A monopoly is a market structure in which one company is the only supplier of a good or service for which there is no close substitute. The supplier is a monopolist. Unlike the market structure of perfect competition, in which individual suppliers have no ability to set prices, the monopolist is a price maker with a lot of market power. The monopolist's market structure has considerable barriers to entry, so potential competitors cannot easily enter the market. These barriers could be economies of scale, legal barriers, innovation, and a monopolist's control of key resources or a monopolist's ability to practice strategic pricing, which deters competitors from entering the market (or drives out new firms).
At A Glance
- Firms operate in a range of different market structures. Monopolies are characterized by markets with only one supplier of a good or service for which there are no close substitutes.
Barriers to entry prevent or obstruct the entry of new firms into a market and limit the amount of competition that existing firms must face.
Economies of scale, wherein products made in larger quantities become cheaper and products made in smaller quantities are more expensive, create barriers to entry when average fixed costs are high.
- Monopolists can use control of key resources to create barriers to entry for potential competitors.
- Economies of scale give monopolists lower break-even prices, allowing them to strategically set prices below those at which competitors can make a profit.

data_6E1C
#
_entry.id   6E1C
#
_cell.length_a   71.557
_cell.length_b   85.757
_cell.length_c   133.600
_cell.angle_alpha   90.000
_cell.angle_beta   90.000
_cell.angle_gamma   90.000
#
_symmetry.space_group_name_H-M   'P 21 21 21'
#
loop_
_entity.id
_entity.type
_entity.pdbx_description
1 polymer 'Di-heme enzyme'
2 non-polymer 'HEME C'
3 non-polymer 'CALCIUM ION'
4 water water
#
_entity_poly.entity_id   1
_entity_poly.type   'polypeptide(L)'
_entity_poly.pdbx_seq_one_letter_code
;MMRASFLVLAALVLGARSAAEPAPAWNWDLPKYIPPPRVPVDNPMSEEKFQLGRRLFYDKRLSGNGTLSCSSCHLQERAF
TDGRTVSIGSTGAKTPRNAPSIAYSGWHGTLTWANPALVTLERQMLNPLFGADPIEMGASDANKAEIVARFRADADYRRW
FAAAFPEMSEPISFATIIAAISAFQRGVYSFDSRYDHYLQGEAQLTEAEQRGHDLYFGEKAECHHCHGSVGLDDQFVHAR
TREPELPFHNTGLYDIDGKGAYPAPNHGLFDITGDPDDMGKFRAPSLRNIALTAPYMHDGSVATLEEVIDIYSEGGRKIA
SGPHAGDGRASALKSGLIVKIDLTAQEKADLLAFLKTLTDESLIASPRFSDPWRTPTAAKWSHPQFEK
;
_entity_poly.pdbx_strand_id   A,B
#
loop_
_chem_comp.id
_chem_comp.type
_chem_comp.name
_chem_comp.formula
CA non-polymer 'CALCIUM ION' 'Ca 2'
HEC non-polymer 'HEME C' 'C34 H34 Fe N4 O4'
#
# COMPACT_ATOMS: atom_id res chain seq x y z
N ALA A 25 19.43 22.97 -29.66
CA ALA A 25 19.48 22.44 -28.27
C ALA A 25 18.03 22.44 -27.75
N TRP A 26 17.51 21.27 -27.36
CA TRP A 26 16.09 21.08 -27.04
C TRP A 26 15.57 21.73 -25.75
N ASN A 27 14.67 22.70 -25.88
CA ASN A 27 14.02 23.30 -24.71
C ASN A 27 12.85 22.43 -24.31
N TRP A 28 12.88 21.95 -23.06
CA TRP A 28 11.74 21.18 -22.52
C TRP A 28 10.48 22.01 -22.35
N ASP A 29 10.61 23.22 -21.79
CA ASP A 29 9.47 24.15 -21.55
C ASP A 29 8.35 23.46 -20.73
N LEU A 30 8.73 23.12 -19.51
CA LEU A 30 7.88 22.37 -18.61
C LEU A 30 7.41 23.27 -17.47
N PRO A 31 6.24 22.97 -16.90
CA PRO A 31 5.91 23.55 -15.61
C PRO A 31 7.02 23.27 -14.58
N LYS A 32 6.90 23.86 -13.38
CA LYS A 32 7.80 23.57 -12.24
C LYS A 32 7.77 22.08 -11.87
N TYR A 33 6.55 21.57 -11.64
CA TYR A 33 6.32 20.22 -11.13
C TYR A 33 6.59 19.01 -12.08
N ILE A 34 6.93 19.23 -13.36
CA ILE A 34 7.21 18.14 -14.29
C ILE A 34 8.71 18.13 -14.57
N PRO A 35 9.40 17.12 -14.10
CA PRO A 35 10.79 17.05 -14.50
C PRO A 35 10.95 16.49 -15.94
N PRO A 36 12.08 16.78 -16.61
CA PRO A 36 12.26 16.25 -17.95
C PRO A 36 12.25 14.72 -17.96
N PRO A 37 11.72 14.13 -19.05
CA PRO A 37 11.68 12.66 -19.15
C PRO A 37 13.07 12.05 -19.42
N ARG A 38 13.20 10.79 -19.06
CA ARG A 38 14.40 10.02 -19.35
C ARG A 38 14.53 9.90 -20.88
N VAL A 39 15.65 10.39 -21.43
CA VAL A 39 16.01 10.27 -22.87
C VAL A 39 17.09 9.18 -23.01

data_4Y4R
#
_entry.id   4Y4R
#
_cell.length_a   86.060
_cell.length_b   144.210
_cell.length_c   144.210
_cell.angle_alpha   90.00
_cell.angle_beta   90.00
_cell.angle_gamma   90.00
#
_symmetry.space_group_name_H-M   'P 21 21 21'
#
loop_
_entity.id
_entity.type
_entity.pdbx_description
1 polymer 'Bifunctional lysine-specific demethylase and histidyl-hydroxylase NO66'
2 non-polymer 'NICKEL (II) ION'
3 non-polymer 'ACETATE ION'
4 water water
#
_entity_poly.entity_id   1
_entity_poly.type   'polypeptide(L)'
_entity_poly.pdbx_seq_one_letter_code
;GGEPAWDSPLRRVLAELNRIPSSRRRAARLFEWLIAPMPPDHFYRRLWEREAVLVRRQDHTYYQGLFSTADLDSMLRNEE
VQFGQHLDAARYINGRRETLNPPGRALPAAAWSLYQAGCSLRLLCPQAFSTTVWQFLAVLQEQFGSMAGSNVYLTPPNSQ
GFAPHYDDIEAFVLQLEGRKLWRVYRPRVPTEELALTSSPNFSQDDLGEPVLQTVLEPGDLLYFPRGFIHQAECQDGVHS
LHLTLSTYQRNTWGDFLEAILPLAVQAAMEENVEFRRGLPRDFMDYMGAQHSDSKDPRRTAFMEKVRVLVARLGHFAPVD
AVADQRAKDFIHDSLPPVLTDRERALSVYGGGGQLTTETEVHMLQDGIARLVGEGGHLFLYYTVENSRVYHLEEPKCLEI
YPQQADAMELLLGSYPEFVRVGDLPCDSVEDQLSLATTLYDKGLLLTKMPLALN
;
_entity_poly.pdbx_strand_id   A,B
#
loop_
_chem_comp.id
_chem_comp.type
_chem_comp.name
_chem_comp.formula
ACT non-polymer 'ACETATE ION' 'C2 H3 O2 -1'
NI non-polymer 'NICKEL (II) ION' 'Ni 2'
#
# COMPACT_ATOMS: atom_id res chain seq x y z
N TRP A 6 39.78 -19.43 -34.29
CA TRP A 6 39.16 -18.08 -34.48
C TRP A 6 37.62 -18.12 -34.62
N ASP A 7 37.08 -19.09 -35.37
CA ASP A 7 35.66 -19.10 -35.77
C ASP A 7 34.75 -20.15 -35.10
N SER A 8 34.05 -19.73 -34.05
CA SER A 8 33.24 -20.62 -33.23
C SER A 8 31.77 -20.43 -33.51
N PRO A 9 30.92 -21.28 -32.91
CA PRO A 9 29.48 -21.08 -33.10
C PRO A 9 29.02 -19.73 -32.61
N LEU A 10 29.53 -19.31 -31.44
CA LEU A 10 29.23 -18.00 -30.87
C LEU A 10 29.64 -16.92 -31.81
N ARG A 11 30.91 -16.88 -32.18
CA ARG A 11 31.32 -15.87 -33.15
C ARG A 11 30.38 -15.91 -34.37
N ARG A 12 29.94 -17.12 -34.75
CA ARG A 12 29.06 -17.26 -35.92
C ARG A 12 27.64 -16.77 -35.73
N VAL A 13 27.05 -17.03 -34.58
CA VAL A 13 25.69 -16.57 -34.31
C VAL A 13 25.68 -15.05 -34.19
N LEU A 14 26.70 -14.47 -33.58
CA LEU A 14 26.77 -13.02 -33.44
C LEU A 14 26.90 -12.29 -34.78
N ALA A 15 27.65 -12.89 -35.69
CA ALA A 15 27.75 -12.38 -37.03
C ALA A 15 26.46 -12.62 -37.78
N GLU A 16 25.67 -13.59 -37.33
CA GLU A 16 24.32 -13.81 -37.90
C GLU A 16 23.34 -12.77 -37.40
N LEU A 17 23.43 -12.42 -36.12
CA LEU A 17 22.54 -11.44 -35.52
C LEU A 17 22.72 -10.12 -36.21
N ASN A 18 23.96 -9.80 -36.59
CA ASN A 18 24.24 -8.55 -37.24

- Monopolies may stimulate or stifle innovation, and economists debate the extent to which they benefit or harm the economy as a result.
Legal barriers to entry, such as patents and copyrights, are intended to encourage innovation. These barriers create a temporary monopoly for inventors and patent holders.
- The monopolist has the ability to determine the price and/or the amount of the good or service that is available to consumers. Profit-maximizing firms produce where their marginal cost is equal to their marginal revenue.
- Compared to a perfectly competitive market, a monopoly has higher prices and a lower quantity of products available for purchase. There is both excess capacity in the market and deadweight loss to the economy as a whole.
Disadvantages of a monopoly include higher prices with lower output, higher costs from lack of innovation, and unequal distribution of income in the economy.
Advantages of a monopoly include economies of scale and lower costs over time because of innovation.